On May 30, 2007, Nathaniel Polite, a resident of Stonebridge Apartments, walked along a dirt-path between his apartment parking lot to the Chevron gas station next door. A wooden fence separated the apartments and the Chevron, but the fence had an opening which was regularly used by apartment residents to go back and forth to the convenience store. That evening, Mr. Polite was on his way back from the Chevron when two assailants hiding behind the fence threw bleach in his eyes. As Mr. Polite ran towards his apartment, one of the attackers shot Mr. Polite in the back. Mr. Polite suffered permanent injuries, and the attackers were never apprehended. Mr. Polite filed suit against the owner and property manager of his apartment complex and alleged they were negligent in failing to keep the premises safe and to provide adequate security.
The evidence showed that there had been a dozen armed robberies and aggravated assaults on the apartment complex property. Another resident had suffered a similar attack two weeks prior to Mr. Polite’s. However, there had also been nine assaults or robberies on the Chevron property. The evidence also showed that the wooden fence had been built by the Chevron station owners and that the fence was on the Chevron property, twelve feet from the apartment complex’s property line. The apartment complex manager testified that she had attempted to contact the Chevron station owners about repairing the fence or sharing the cost of building a wrought-iron fence but never received a response.
The Defendants filed notices of non-party fault, naming the owner or owners of the Chevron station. At the close of the trial, the Plaintiff moved for a directed verdict on the issue of putting the Chevron owner on the verdict form. The trial court granted the motion, ruling that the Defendants had “failed to produce any evidence creating a jury question as to whether the Chevron station was responsible for any of the repairs or had knowledge of the existing condition of the fence.”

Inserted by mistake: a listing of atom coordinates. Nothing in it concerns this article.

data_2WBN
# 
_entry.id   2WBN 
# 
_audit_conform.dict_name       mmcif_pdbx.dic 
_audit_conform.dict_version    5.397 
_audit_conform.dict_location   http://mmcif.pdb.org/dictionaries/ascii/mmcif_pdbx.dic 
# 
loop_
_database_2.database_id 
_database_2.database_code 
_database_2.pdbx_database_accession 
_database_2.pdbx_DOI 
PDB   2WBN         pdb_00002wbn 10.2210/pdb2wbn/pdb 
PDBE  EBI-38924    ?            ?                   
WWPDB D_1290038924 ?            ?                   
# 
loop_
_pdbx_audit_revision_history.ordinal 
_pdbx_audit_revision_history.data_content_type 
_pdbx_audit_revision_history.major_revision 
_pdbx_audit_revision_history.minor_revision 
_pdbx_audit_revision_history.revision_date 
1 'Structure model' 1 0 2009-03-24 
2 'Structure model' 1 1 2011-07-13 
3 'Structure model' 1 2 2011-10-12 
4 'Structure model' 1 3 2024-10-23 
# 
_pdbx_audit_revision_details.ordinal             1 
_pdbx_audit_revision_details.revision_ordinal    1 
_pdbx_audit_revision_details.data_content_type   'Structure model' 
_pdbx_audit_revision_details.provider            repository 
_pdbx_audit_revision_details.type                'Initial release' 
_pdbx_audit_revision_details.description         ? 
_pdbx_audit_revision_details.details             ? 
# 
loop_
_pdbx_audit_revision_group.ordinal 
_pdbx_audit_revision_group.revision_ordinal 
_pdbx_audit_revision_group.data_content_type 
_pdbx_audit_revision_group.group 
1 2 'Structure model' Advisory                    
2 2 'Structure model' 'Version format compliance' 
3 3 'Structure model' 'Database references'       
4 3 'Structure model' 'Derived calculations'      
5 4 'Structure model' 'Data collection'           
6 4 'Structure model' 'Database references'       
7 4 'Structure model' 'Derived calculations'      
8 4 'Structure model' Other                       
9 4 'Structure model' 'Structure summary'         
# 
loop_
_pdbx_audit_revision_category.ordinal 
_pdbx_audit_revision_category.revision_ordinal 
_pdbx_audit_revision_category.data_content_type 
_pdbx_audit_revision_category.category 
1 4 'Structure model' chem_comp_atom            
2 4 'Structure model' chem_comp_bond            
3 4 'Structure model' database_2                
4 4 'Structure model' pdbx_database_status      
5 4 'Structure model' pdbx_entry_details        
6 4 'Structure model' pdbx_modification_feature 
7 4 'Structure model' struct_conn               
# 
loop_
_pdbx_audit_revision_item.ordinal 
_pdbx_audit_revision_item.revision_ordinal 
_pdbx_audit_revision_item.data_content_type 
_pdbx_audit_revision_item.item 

The Court of Appeals disagreed and overturned the Plaintiff’s $5.25 million verdict. The Court found that the evidence of numerous robberies and assaults on the Chevron property and evidence that the area surrounding the apartment complex and Chevron was a high-crime area was sufficient for the jury to consider the fault of Chevron in its verdict.
Importantly, the Court also made clear that defendants do not have to prove the exact identity of the non-party. Even though the apartment complex defendants had difficulty determining the legal owner of the Chevron at the time of the attack, the Court held that the Defendants needed only to designate the non-party’s identification as much as they could under the circumstances.
This decision will be helpful in the defense of negligent security and premises liability cases. As long as the defendant can show some evidence which would create a jury question about the fault of a non-party, the defendant should be able to include that non-party on the verdict form.
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Michael Rust and David Sawyer